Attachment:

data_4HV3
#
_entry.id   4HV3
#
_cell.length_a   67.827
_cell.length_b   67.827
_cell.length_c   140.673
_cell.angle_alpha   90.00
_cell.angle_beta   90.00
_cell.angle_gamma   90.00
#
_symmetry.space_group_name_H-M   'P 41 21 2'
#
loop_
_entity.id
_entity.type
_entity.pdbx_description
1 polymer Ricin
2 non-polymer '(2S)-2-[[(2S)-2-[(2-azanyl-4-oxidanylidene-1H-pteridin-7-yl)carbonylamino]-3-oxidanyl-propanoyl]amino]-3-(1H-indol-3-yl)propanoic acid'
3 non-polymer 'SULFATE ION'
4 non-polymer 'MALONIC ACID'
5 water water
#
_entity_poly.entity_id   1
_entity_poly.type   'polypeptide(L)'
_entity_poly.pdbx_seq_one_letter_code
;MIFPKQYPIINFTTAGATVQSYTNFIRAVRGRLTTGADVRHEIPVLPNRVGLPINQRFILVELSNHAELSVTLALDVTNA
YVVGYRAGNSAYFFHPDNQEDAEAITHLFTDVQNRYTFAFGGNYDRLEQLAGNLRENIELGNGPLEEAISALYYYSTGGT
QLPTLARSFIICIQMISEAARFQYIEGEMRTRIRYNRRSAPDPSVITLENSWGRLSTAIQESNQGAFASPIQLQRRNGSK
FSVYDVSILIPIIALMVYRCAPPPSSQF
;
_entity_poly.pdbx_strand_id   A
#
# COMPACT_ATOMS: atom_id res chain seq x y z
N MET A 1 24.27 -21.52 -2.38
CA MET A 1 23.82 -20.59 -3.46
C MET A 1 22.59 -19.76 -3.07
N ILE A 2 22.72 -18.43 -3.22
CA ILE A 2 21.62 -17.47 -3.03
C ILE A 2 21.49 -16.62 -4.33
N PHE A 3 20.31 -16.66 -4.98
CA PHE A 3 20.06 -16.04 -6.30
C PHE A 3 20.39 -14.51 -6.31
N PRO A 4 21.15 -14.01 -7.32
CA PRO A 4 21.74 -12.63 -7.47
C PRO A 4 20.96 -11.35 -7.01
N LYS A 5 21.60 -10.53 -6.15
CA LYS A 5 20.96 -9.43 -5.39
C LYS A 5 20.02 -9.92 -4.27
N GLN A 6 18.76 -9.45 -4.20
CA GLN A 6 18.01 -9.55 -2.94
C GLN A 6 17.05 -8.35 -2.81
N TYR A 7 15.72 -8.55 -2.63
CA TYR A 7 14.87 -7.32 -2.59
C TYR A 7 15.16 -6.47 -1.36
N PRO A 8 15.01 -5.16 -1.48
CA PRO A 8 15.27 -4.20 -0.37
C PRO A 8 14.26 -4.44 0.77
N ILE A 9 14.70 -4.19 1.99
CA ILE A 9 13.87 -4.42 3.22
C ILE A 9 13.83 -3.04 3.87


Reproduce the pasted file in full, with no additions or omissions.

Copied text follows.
data_4HV3
#
_entry.id   4HV3
#
_cell.length_a   67.827
_cell.length_b   67.827
_cell.length_c   140.673
_cell.angle_alpha   90.00
_cell.angle_beta   90.00
_cell.angle_gamma   90.00
#
_symmetry.space_group_name_H-M   'P 41 21 2'
#
loop_
_entity.id
_entity.type
_entity.pdbx_description
1 polymer Ricin
2 non-polymer '(2S)-2-[[(2S)-2-[(2-azanyl-4-oxidanylidene-1H-pteridin-7-yl)carbonylamino]-3-oxidanyl-propanoyl]amino]-3-(1H-indol-3-yl)propanoic acid'
3 non-polymer 'SULFATE ION'
4 non-polymer 'MALONIC ACID'
5 water water
#
_entity_poly.entity_id   1
_entity_poly.type   'polypeptide(L)'
_entity_poly.pdbx_seq_one_letter_code
;MIFPKQYPIINFTTAGATVQSYTNFIRAVRGRLTTGADVRHEIPVLPNRVGLPINQRFILVELSNHAELSVTLALDVTNA
YVVGYRAGNSAYFFHPDNQEDAEAITHLFTDVQNRYTFAFGGNYDRLEQLAGNLRENIELGNGPLEEAISALYYYSTGGT
QLPTLARSFIICIQMISEAARFQYIEGEMRTRIRYNRRSAPDPSVITLENSWGRLSTAIQESNQGAFASPIQLQRRNGSK
FSVYDVSILIPIIALMVYRCAPPPSSQF
;
_entity_poly.pdbx_strand_id   A
#
# COMPACT_ATOMS: atom_id res chain seq x y z
N MET A 1 24.27 -21.52 -2.38
CA MET A 1 23.82 -20.59 -3.46
C MET A 1 22.59 -19.76 -3.07
N ILE A 2 22.72 -18.43 -3.22
CA ILE A 2 21.62 -17.47 -3.03
C ILE A 2 21.49 -16.62 -4.33
N PHE A 3 20.31 -16.66 -4.98
CA PHE A 3 20.06 -16.04 -6.30
C PHE A 3 20.39 -14.51 -6.31
N PRO A 4 21.15 -14.01 -7.32
CA PRO A 4 21.74 -12.63 -7.47
C PRO A 4 20.96 -11.35 -7.01
N LYS A 5 21.60 -10.53 -6.15
CA LYS A 5 20.96 -9.43 -5.39
C LYS A 5 20.02 -9.92 -4.27
N GLN A 6 18.76 -9.45 -4.20
CA GLN A 6 18.01 -9.55 -2.94
C GLN A 6 17.05 -8.35 -2.81
N TYR A 7 15.72 -8.55 -2.63
CA TYR A 7 14.87 -7.32 -2.59
C TYR A 7 15.16 -6.47 -1.36
N PRO A 8 15.01 -5.16 -1.48
CA PRO A 8 15.27 -4.20 -0.37
C PRO A 8 14.26 -4.44 0.77
N ILE A 9 14.70 -4.19 1.99
CA ILE A 9 13.87 -4.42 3.22
C ILE A 9 13.83 -3.04 3.87